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During a typical menstrual cycle, one egg is released from one of the ovaries around day 14. This process is called ovulation. The released egg then enters the funnel-shaped end of one of the fallopian tubes. During ovulation, the mucus in the cervix becomes more elastic and fluid, allowing the sperm to enter the uterus rapidly.

Once the sperm enters the uterus, they can travel through the cervix and into the fallopian tubes, where fertilization occurs. The lining of the fallopian tube facilitates fertilization.

If fertilization does not occur, the egg continues to move down the fallopian tube towards the uterus, and it eventually degenerates and passes through the uterus with the next menstrual period.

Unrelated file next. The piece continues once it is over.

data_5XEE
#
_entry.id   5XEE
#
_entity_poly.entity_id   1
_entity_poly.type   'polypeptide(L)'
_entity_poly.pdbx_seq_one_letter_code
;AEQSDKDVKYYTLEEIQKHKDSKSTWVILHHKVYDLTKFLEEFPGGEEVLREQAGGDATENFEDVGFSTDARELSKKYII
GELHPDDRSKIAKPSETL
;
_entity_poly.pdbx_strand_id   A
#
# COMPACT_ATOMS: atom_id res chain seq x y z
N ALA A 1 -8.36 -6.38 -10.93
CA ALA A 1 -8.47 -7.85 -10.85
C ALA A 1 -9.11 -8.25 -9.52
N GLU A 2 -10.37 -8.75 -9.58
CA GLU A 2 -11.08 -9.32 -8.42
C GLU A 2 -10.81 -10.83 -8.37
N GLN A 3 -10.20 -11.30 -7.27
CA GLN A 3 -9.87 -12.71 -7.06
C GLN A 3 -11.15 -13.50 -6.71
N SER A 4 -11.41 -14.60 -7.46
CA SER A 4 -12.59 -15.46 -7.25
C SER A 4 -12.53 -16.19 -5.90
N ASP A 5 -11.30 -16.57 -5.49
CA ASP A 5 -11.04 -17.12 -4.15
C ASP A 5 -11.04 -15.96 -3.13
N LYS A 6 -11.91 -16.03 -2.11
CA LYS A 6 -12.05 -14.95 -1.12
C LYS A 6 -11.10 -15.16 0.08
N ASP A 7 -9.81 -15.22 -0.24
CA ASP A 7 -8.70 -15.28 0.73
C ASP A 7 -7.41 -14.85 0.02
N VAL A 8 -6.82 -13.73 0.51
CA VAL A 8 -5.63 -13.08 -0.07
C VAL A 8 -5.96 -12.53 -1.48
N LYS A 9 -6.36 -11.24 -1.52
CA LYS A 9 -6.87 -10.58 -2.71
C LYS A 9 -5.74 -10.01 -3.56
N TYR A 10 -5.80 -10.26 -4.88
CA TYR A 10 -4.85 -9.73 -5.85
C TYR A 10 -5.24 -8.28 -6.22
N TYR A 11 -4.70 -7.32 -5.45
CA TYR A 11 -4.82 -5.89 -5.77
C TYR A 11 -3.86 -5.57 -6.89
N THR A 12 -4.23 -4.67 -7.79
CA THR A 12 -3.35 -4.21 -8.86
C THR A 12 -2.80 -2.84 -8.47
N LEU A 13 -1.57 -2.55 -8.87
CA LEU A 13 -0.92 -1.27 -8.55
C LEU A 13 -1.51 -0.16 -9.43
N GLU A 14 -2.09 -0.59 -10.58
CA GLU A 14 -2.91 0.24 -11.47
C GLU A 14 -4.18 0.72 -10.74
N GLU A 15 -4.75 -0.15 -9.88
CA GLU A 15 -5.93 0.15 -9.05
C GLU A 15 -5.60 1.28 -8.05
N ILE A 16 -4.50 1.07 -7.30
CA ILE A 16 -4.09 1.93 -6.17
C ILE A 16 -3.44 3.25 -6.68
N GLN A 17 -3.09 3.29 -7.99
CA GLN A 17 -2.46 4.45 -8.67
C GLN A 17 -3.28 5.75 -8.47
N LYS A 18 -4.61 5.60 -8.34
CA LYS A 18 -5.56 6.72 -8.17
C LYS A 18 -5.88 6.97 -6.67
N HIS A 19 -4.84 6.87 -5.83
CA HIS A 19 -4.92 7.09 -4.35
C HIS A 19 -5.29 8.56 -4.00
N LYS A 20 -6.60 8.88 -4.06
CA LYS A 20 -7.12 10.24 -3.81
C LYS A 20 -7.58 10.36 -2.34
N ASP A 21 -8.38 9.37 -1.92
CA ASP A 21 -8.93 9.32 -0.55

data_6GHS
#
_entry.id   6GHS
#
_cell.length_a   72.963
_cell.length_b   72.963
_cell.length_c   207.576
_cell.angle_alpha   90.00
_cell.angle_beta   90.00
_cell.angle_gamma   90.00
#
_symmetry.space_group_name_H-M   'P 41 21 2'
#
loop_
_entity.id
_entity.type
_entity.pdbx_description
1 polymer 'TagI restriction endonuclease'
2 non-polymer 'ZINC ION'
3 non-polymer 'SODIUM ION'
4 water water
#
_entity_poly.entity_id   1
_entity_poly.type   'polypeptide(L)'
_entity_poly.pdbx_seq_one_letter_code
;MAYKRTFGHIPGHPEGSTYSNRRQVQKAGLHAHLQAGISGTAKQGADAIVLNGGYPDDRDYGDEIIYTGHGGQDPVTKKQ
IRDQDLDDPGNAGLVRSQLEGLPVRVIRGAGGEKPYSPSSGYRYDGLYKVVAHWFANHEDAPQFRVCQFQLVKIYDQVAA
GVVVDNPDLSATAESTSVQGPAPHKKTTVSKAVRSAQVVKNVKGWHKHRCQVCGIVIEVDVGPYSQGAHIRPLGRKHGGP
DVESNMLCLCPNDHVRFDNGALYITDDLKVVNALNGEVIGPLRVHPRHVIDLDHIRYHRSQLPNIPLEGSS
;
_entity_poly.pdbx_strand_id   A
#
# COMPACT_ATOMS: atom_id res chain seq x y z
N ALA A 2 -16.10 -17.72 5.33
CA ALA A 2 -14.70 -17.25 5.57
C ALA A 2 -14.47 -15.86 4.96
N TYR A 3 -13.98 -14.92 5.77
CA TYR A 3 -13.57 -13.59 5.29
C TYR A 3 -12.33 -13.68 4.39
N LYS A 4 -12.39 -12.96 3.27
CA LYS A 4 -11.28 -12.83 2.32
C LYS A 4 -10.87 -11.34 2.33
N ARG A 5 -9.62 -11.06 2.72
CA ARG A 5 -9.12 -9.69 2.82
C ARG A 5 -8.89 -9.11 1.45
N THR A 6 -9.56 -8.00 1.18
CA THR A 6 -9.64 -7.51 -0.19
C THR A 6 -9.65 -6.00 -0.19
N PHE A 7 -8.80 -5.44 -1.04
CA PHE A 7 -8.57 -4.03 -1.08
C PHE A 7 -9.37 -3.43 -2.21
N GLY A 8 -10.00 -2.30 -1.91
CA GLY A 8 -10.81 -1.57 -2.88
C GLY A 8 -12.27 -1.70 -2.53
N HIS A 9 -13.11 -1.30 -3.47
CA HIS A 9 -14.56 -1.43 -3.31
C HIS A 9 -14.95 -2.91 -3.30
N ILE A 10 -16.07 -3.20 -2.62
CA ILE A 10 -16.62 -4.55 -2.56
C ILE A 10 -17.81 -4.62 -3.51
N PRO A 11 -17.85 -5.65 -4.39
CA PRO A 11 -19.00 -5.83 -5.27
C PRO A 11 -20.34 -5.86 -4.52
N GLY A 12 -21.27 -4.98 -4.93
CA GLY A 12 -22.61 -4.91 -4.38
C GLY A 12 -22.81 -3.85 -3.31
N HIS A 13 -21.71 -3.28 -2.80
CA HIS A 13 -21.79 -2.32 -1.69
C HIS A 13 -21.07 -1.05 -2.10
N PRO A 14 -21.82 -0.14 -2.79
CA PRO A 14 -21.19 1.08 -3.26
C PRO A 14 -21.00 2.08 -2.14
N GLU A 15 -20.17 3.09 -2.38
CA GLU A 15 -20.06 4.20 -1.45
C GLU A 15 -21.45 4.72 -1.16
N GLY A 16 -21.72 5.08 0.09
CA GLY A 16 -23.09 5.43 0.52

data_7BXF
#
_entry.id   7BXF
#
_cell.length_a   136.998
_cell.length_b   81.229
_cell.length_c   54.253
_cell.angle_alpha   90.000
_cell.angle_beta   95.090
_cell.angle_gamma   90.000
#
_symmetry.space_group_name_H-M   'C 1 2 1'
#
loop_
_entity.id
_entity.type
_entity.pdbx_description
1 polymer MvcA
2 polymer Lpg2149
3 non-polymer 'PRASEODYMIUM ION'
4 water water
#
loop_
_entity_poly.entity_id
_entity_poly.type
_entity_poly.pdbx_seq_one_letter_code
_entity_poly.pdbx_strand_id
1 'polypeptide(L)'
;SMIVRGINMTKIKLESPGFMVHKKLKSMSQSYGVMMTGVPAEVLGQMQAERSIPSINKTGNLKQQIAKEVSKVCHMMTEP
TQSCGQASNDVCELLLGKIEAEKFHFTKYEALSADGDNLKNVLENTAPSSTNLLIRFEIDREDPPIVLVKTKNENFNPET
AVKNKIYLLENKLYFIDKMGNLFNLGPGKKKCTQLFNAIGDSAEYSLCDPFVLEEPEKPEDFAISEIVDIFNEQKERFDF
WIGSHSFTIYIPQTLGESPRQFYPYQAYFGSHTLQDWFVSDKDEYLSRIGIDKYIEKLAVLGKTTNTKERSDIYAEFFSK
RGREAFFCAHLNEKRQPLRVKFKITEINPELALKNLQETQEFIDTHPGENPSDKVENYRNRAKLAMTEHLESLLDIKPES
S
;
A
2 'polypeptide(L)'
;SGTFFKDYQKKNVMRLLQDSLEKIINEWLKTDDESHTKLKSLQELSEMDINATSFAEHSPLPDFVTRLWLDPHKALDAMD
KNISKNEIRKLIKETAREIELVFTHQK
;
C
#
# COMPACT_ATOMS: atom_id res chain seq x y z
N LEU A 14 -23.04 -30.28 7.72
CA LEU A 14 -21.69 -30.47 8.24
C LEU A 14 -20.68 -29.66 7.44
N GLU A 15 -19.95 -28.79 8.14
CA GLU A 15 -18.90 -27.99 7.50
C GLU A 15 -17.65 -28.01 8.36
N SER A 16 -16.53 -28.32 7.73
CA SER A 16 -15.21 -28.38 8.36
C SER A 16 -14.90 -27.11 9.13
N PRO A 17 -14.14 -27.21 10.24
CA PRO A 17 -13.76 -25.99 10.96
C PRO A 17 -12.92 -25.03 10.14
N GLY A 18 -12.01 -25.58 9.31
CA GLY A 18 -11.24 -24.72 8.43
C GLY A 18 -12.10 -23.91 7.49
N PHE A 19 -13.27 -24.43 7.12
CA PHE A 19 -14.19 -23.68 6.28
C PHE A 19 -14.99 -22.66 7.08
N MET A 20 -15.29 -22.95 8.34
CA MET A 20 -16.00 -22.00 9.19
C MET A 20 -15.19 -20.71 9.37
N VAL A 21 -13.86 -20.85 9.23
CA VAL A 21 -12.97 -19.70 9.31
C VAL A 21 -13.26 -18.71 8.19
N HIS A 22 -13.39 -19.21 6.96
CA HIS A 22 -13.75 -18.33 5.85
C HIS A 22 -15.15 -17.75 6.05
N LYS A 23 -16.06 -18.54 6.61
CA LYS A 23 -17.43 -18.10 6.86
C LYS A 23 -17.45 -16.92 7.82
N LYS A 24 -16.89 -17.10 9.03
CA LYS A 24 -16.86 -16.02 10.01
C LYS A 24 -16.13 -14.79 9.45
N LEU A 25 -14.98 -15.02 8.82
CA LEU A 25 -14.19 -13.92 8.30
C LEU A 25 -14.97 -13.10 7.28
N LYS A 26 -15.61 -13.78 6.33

However, if the sperm penetrates the egg, fertilization occurs, and the resulting zygote moves down the fallopian tube towards the uterus. Cilia lining the fallopian tube help to propel the fertilized egg towards the uterus.

As the fertilized egg moves down the fallopian tube, its cells divide repeatedly, forming a ball of cells called a blastocyst. About 6 days after fertilization, the blastocyst implants in the wall of the uterus.

If more than one egg is released and fertilized, the resulting pregnancy involves more than one fetus, usually two. These are fraternal twins, as each fertilized egg is genetically different.

In the case of identical twins, one fertilized egg separates into two embryos after it has begun to divide. Since one egg was fertilized by one sperm, the genetic material in the two embryos is identical.

Overall, the process of fertilization and implantation is a complex but crucial part of human reproduction.